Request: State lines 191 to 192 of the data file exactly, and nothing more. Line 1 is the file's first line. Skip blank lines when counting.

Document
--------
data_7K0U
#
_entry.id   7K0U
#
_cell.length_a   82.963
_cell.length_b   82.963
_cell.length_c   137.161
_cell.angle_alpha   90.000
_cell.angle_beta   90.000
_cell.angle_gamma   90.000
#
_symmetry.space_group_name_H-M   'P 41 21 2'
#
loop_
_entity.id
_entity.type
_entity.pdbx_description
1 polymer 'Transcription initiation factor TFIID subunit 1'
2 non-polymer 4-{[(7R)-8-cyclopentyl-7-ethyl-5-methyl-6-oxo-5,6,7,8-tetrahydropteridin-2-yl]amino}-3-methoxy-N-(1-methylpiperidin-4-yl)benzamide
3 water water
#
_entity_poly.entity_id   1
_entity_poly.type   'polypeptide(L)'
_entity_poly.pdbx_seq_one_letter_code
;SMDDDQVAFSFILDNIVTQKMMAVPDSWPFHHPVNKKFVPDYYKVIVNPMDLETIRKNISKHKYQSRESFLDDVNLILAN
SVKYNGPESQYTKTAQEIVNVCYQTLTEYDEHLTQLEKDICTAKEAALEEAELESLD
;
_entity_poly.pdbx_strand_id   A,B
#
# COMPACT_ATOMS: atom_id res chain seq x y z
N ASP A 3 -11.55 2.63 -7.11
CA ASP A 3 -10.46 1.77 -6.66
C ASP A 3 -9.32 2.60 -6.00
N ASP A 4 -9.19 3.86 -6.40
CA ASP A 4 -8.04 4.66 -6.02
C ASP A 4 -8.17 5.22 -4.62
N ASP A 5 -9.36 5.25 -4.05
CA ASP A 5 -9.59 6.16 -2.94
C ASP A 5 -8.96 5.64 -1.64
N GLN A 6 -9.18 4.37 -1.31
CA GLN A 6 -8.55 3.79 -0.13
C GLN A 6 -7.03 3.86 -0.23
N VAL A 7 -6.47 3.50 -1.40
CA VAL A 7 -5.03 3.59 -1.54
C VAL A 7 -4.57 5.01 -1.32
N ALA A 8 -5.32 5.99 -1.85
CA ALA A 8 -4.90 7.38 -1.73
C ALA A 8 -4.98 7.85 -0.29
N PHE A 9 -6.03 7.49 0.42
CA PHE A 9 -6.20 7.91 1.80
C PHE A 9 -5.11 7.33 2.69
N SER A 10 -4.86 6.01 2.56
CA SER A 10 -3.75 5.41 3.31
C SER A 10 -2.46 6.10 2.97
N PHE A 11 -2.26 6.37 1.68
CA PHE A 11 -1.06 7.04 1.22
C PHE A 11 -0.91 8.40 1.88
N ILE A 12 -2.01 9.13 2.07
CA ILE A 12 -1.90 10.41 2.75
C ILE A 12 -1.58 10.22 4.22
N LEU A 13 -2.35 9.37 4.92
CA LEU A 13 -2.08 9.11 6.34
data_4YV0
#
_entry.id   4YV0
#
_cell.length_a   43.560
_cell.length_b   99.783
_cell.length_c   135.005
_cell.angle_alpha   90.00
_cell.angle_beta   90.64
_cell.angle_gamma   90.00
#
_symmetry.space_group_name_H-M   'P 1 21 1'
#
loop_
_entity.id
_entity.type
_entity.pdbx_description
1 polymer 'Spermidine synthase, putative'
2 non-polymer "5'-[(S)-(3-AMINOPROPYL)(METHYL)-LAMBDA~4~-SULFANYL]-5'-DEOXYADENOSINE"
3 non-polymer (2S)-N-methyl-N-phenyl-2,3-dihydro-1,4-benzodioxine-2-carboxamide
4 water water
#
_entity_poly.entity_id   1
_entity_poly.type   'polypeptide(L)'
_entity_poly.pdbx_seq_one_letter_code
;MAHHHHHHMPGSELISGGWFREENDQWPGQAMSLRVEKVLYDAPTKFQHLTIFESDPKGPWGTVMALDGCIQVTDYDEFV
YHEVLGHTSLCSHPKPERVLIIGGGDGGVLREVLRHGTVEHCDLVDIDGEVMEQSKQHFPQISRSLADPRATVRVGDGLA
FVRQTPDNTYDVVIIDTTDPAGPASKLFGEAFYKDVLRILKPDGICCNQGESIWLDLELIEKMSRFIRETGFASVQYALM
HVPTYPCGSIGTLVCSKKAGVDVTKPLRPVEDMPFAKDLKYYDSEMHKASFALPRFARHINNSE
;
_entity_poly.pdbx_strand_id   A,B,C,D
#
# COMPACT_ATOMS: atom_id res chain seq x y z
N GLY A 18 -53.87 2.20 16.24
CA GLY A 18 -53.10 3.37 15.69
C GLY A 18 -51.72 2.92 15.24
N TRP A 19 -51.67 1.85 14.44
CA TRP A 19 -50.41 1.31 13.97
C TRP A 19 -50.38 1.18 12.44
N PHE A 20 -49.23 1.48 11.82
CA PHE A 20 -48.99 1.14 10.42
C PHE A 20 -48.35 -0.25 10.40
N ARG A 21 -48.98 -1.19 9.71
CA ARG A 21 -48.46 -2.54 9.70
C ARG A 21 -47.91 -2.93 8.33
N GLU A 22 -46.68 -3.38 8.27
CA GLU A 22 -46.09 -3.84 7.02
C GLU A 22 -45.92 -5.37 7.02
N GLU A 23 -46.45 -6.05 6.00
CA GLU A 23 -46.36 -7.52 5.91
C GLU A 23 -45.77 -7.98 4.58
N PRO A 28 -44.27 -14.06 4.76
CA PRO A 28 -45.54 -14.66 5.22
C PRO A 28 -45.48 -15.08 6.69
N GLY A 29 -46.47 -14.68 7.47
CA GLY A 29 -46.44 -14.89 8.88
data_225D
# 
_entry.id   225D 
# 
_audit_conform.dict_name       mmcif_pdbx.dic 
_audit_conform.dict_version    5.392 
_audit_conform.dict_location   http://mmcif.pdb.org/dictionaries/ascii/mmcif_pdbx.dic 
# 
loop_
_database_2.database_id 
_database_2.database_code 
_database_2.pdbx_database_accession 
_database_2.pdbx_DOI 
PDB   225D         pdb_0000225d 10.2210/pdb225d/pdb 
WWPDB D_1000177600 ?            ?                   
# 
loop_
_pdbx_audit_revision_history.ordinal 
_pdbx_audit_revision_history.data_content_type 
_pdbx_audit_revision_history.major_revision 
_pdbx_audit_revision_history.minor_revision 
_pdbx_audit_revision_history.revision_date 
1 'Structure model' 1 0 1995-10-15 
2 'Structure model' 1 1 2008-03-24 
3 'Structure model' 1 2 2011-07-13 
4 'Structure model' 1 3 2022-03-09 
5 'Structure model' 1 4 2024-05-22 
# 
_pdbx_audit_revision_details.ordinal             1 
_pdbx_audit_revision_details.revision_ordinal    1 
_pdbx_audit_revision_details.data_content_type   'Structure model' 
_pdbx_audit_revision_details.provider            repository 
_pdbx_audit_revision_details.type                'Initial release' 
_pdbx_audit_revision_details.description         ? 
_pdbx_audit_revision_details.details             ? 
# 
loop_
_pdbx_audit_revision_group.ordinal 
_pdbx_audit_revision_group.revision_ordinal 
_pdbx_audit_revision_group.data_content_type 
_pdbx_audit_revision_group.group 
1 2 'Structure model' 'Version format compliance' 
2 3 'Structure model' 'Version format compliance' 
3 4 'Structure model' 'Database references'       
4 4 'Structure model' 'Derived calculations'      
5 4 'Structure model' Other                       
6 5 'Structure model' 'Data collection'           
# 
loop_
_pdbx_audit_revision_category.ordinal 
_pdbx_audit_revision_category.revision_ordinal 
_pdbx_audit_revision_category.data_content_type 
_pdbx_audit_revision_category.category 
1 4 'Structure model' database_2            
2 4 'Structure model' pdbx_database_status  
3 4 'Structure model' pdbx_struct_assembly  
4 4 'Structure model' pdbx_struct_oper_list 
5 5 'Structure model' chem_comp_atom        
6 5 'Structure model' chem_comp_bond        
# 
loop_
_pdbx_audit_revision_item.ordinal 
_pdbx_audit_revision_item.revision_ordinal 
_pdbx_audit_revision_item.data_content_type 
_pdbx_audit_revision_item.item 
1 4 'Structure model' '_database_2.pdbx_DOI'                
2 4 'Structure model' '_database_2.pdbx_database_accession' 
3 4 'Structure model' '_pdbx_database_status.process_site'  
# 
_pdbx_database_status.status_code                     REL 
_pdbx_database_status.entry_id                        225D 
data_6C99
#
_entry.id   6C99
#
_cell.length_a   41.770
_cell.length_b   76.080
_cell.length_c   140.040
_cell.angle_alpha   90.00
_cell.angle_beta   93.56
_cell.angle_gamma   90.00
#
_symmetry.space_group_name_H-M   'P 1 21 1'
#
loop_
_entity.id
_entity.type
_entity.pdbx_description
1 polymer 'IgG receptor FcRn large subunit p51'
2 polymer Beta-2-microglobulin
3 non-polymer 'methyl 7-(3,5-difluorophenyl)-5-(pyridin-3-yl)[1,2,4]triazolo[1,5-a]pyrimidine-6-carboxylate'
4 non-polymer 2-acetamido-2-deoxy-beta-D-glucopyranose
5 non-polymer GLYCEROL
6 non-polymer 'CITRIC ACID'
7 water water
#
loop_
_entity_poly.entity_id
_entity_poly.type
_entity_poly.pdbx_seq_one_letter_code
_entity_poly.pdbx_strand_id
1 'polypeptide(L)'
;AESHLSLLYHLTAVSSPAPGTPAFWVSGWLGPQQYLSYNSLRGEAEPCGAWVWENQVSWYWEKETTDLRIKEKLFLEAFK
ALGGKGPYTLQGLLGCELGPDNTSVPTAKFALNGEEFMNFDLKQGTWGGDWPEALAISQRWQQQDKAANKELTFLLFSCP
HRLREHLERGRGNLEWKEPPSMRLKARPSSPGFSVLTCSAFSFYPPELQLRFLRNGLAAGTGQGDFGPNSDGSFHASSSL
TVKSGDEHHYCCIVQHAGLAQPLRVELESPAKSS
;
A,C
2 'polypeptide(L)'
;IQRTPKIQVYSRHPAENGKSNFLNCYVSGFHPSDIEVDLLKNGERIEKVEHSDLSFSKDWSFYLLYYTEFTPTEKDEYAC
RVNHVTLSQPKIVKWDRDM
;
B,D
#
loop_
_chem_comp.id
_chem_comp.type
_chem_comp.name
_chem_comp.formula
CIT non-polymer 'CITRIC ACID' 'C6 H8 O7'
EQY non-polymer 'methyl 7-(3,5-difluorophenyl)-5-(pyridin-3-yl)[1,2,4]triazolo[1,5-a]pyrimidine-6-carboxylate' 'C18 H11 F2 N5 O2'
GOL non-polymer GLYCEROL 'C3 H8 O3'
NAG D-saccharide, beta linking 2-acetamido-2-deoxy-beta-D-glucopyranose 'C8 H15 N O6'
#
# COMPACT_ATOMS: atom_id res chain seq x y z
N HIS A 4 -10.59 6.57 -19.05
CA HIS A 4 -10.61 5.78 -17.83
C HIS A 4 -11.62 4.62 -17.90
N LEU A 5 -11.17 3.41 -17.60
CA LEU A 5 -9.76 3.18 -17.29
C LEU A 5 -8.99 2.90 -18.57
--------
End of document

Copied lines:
#
_entry.id   6C99